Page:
My father was dying and the doctor said to call in the family. When we all gathered around his ICU bed - he rallied and lived another 10+ years!

Yes, it can be confusing to the family - but we decided that all our prayers (up and down the Eastern US) were answered and he recovered.
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From this forum, I've learned this is common. My Mom's the same way. With her many issues, she could go today or two years from now. It's exhausting for everyone, most especially for Mom.
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I am sorry that you are going through this. My Mom did a similar thing and it went on for over a year and a half. She kept rallying and they kept sending her to nursing homes for rehab after each hospitalization and telling her she would recover and go to her own home again, then she would go into end of life symptoms again and again this went on. She finally passed away and found peace on hospice in my home. I don't know why it had to be this way. My Dad decided one day to take a nap, put on his best pajamas and passed away. Everyone is different. My advice is to take it one day at a time and don't forget to take care and do little things for yourself so you don't burn out. Day at a time.
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Grandfather was taken to hospital in a coma we thought that this was the end, as we were in the process of arranging things he sat up saying "I am not dead" I stayed with him chatting about everyday things for about four hours and he also had a meal and several drinks " I am feeling a bit tired now I am going to have a sleep, see you when I wake up" He turned on his side and passed away.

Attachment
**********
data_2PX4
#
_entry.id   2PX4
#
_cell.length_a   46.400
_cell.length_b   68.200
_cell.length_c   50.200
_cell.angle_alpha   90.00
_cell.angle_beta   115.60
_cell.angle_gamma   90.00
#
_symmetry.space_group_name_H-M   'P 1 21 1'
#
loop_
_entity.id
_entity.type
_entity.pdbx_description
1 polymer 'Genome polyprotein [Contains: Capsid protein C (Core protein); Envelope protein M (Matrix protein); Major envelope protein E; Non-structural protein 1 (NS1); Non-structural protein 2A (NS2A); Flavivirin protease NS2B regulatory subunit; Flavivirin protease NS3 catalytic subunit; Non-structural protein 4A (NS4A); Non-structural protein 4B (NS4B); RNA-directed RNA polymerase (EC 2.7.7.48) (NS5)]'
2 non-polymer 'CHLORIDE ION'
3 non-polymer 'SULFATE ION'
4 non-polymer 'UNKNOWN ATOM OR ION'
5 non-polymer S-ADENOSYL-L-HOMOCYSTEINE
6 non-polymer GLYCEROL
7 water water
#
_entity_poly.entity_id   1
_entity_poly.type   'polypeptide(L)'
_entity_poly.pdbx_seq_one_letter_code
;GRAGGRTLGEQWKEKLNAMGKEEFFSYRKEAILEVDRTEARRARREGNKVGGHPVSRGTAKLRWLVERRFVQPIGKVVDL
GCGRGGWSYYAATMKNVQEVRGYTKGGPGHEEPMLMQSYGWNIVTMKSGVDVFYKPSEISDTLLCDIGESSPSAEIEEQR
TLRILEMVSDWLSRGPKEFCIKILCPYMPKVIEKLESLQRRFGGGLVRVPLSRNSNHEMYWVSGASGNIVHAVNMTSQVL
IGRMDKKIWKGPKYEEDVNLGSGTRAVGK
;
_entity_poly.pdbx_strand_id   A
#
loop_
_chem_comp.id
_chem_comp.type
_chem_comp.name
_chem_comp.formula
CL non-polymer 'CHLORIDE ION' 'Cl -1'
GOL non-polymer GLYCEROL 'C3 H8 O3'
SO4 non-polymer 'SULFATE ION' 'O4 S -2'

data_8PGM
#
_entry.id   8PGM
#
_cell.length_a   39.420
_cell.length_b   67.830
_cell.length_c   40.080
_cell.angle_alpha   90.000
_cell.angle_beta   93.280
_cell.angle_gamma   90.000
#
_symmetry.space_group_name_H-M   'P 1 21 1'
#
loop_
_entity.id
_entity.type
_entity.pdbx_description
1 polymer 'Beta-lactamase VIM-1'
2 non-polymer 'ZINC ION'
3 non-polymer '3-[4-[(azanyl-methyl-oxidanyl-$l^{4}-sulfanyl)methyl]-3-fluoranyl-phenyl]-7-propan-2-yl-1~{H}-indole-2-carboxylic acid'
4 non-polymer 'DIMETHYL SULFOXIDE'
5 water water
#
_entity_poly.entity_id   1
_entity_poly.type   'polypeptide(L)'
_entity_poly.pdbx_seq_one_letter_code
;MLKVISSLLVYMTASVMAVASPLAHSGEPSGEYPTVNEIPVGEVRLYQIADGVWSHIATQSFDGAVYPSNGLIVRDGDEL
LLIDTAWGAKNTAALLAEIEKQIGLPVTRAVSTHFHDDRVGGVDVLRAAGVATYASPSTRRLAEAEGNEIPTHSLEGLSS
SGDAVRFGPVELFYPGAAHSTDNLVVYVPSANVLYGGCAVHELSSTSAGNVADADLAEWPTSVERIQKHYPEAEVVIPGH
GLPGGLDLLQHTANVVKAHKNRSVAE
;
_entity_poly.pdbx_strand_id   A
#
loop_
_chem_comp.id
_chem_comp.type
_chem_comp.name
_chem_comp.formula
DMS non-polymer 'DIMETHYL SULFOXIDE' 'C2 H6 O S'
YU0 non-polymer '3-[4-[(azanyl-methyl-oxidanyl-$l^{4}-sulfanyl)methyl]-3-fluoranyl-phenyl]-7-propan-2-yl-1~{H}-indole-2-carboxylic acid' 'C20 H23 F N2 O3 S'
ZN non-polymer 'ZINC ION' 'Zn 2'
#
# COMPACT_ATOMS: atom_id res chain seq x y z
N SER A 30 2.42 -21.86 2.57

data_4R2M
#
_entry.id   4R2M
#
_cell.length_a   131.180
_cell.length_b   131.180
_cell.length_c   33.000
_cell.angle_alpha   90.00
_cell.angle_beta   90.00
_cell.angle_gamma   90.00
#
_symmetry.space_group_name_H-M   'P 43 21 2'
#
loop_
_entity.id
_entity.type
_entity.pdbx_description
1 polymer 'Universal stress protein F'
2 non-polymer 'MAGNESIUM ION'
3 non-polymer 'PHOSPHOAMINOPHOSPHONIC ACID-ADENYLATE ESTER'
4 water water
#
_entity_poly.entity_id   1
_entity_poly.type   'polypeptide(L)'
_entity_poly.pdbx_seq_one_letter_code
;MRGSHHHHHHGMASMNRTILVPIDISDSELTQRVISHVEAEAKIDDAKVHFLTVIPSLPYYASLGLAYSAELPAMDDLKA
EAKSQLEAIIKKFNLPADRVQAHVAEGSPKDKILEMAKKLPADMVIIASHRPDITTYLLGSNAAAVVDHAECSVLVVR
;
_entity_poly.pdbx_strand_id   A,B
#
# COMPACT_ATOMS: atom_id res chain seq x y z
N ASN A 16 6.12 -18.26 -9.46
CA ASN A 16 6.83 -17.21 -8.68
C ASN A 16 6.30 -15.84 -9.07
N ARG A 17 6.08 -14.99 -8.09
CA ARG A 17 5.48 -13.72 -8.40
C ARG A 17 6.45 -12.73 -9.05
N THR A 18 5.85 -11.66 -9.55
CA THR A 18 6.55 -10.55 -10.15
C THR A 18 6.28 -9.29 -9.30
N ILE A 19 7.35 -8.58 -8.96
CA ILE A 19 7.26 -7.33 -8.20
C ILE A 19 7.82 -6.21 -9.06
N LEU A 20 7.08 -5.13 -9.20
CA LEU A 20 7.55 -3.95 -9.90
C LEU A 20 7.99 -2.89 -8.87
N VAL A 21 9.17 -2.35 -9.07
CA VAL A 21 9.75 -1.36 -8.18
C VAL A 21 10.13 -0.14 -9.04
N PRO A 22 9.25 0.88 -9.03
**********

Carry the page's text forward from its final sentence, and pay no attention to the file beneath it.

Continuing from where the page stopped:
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My FIL did the same thing: he'd be essentially on death's door, we'd all race to the hospital to find him sitting up, eating soup, chatting with people!

It became pretty emotionally grueling.

The day he finally did pass, we once again hauled up to the hospital, fully expecting another day of just sitting--and he was in a coma and the dr. said he was not coming out of it. His breathing was different, his coloring has turned very gray--and we realized that this was time. Dr asked if he could administer some morphine to ease his breathing struggles, the kids said yes. Within 15 minutes he had passed.

It was exhausting--but it was a "normal" passing.
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Thank you for your comments. I know many other families experience this too. The cycling without a clear, expected ending is emotionally exhausting. My mother has said goodbye multiple times believing he would pass away that evening, except he has then rallied. It's happened several times now and my mother is heart sick. The cycle is exhausting.
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Dear svnycdbb,

I'm so sorry, I know this is not easy. My father seemed so normal three days before his passing and yet the last day of his life, there was no indication he would pass that afternoon. Same with my grandmother. She had a heart attack and kidney failure but the week before she passed, the doctor thought she was rallying. I guess this is only to say maybe this part of the journey.

Thinking of you and your family during this difficult time.
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It's so hard to tell! I've heard of folks rallying just before the end, having a brief burst of energy--i'm told that my SIL, on Hospice with Pancreatic Cancer, perked up in her last 24 hours, got on the phone, sold 3 cars for her clients and then was gone the next morning.

I'd ask the hospice folks if they are seeing signs that this is a last hurrah or real improvement.

I'm so sorry you're going through this.